THE FIRST TIME
By Marcia Singer, M.S.W.
Do you remember falling in love for the first time? The thrill of holding hands –the tender first kiss, the longing to be close? Most of us have had these lovely if common experiences, but for thousands of those among us who are severely handicapped, there is no taking this human need for intimate connection and touch for granted.
Perhaps you saw the recent movie, “The Sessions” --a moving tribute to this basic human need. Nominated for both an Oscar and a Golden Globe, actors Helen Hunt and John Hawks enact the true story of a man confined to an iron lung who succeeds in having a first sexual experience with the help of a professional surrogate therapist –and finding love and marriage later on.
I have a story of my own to tell you, the love story of Simon and Rebecca, two would-be lovers with cerebral palsy. Twenty-three year old Simon was brought to his institutional home as a youngster, when his single mom couldn’t care for him at home. Simon was slightly retarded, and had “the shakes” so bad, he could hardly get close to anyone without hitting them, accidentally. Rebecca, age thirty-one, had been institutionalized as a teenager by hopeful parents hoping for special education advantages for their daughter. While physically less challenged, “Becca” couldn’t make her mouth cooperate to speak words. Her mind was clear, but her expressive sounds were barely intelligible to others.
Years ago my special training to professionally help adults and teens with intimacy issues brought me to the care facility where Simon and Becca lived. The Program Director there, a savvy, caring and creative woman, had phoned a surrogate therapist, Mary, to provide residents with some healthy sexual ed – something thought to be unnecessary, even avoided by most doctors in her field: Either handicapped persons did not have the same desires or needs as the rest of us, or addressing the matter was too messy, too troublesome. This Director didn’t want her wards to be left in the dark…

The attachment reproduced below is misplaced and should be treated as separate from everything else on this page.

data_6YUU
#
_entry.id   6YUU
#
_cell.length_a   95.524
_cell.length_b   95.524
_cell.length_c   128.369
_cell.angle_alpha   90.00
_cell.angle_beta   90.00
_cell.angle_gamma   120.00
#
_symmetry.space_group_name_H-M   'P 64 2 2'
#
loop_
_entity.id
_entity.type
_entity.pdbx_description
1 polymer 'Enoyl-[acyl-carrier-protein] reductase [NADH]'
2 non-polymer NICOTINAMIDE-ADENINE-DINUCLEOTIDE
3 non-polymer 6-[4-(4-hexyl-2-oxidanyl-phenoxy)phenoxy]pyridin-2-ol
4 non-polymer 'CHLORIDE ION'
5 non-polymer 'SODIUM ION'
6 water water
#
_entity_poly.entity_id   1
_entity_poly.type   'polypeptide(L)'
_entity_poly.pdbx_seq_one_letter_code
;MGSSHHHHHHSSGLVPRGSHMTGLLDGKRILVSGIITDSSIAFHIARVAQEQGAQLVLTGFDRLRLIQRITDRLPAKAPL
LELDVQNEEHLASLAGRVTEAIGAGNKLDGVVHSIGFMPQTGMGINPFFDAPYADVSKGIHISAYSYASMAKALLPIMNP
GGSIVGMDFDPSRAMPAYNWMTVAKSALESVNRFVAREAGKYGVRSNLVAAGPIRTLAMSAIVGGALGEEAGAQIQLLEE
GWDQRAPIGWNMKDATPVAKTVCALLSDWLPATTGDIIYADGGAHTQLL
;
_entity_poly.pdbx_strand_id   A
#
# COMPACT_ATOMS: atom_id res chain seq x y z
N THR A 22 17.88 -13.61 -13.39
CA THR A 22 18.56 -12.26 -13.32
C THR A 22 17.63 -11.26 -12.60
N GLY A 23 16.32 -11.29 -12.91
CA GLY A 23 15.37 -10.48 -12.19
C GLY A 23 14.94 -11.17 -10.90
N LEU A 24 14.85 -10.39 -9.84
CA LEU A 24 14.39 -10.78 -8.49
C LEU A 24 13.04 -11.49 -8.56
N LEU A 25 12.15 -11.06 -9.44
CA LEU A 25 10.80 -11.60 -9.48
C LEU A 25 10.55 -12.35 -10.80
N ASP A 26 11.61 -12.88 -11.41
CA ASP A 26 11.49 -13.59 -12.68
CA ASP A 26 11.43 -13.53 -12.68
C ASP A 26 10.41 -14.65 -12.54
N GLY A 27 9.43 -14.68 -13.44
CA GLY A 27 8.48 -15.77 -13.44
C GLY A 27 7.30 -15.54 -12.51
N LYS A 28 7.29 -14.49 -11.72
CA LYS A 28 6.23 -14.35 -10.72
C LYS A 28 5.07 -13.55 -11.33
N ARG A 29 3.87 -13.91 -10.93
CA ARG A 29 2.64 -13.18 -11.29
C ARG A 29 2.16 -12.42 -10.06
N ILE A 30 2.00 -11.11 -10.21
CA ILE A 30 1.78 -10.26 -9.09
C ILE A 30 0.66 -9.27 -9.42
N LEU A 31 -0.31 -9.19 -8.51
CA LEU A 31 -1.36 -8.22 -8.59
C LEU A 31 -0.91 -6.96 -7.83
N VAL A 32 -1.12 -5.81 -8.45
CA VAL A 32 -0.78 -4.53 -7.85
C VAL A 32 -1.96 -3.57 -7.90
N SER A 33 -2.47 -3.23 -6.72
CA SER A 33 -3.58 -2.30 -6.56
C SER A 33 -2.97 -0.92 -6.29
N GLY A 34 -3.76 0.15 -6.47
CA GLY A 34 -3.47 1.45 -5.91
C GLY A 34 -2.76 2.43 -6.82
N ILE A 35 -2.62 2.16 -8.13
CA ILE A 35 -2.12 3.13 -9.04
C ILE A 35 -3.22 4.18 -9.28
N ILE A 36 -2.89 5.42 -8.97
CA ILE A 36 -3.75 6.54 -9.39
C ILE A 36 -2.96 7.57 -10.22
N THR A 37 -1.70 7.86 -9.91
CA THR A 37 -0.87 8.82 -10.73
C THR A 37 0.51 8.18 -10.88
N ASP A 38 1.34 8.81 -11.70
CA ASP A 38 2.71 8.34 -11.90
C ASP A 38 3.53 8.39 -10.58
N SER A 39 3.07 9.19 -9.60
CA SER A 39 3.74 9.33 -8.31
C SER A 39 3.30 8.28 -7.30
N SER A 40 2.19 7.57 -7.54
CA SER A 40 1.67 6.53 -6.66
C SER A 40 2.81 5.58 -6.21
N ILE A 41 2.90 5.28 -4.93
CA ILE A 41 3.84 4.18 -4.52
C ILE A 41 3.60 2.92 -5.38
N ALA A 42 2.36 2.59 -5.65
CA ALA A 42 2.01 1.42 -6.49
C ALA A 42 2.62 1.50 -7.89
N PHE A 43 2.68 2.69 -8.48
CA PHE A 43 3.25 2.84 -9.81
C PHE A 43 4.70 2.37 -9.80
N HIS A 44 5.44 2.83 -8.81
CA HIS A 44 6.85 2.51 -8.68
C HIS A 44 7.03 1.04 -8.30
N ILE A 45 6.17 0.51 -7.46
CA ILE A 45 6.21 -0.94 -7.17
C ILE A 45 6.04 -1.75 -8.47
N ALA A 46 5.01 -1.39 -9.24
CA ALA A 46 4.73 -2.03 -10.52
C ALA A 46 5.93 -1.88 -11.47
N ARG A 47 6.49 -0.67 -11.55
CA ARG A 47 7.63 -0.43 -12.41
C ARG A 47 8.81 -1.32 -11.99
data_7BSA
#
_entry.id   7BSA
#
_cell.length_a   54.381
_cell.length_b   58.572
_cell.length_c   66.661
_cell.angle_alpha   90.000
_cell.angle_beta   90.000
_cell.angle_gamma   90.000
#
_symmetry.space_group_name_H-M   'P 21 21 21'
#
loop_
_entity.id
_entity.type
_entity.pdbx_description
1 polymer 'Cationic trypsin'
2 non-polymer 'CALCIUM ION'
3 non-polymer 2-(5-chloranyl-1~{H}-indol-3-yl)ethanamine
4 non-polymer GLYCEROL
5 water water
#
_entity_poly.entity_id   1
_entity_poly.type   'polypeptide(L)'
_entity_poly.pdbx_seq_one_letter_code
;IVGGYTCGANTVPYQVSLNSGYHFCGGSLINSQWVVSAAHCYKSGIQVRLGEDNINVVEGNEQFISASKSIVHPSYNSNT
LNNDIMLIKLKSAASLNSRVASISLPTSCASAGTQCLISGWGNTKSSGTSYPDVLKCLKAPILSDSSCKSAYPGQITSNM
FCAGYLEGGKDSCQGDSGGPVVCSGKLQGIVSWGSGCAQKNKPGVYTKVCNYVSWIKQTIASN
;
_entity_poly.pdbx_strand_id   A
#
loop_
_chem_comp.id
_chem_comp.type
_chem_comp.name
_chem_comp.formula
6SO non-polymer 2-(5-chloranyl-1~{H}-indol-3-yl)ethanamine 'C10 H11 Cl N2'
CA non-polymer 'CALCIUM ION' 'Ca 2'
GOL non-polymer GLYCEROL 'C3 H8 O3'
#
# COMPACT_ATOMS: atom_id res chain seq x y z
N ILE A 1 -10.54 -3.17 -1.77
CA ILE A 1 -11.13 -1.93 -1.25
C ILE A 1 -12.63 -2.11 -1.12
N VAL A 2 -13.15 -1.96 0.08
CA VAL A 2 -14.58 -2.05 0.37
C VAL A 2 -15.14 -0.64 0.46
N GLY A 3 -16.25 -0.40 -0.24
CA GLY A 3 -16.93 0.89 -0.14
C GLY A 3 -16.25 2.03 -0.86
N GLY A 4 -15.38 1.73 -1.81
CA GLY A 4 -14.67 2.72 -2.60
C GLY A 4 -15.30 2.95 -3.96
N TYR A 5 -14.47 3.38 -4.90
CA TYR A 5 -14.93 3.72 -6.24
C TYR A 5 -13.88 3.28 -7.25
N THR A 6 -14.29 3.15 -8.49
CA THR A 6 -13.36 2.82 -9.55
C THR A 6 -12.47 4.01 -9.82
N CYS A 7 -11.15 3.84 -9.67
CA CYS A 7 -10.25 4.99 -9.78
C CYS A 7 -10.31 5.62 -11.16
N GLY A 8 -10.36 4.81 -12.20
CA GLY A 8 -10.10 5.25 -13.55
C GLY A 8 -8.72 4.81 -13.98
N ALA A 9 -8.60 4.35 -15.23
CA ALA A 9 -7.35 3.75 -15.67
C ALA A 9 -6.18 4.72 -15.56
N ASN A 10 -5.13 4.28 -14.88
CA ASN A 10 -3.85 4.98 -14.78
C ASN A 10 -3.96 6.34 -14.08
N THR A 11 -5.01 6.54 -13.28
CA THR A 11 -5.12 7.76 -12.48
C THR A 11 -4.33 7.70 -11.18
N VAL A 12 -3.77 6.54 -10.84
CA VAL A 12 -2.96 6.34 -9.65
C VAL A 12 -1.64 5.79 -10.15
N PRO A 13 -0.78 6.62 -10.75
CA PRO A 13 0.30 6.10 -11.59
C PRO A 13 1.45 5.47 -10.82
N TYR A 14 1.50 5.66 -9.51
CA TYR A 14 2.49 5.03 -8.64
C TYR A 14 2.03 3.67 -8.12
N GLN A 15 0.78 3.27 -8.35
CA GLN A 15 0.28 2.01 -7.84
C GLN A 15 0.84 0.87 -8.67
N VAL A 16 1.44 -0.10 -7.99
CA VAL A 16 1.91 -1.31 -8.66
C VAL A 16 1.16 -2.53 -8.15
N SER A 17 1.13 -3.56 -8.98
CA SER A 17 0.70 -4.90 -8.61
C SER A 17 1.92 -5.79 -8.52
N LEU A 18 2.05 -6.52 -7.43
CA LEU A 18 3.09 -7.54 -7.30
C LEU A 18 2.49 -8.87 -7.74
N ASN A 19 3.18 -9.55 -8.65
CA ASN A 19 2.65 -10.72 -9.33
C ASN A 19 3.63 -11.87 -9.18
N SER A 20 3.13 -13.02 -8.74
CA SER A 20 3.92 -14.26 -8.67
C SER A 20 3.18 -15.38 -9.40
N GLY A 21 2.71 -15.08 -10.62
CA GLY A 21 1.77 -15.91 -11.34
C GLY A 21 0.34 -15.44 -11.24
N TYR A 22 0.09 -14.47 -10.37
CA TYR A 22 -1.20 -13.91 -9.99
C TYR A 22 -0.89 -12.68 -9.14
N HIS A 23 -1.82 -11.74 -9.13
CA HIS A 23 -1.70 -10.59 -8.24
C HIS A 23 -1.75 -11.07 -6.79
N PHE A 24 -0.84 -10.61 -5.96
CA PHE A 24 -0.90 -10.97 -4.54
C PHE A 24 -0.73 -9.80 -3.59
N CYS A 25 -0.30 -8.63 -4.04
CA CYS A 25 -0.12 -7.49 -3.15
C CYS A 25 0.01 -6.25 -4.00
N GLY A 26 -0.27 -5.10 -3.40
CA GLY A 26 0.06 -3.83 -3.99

Simon and Rebecca were among the attendees –as was I. Mary noticed them looking at each other from their wheelchairs, misty-eyed. Physical encumbrances nothwithstanding, it was obvious to Mary that these two adored one another. For the first time, it was out that they were longing to share their affections. They had never shared a single touch, living for months on end with silent pain, and little hope for their dream of connecting,
It was a wish soon to be granted. Two strong assistant nurses were called in to help. One at a time, Simon and Rebecca were helped onto two rollaway hospital cots, side by side. For the first time, they were able to look deeply into each other’s eyes, and feel the thrill of skin to skin contact –in spite of Simon’s jerks and twitches. Though only their arms and hands could physically meet, their bliss was palpable, filling the room with a glow I’ve never forgotten.
Love knows no bounds. Eros –the”life principle” lives as a potential within each of us in our hearts, our souls –no matter the condition of our bodies. --Or minds. Touched profoundly, I went on to assist the aging, and those with severe emotional handicaps to make the bridges to intimacy that we all crave. I feel blessed indeed.
Marcia Singer directs the Love Arts Foundation, now in norcal,
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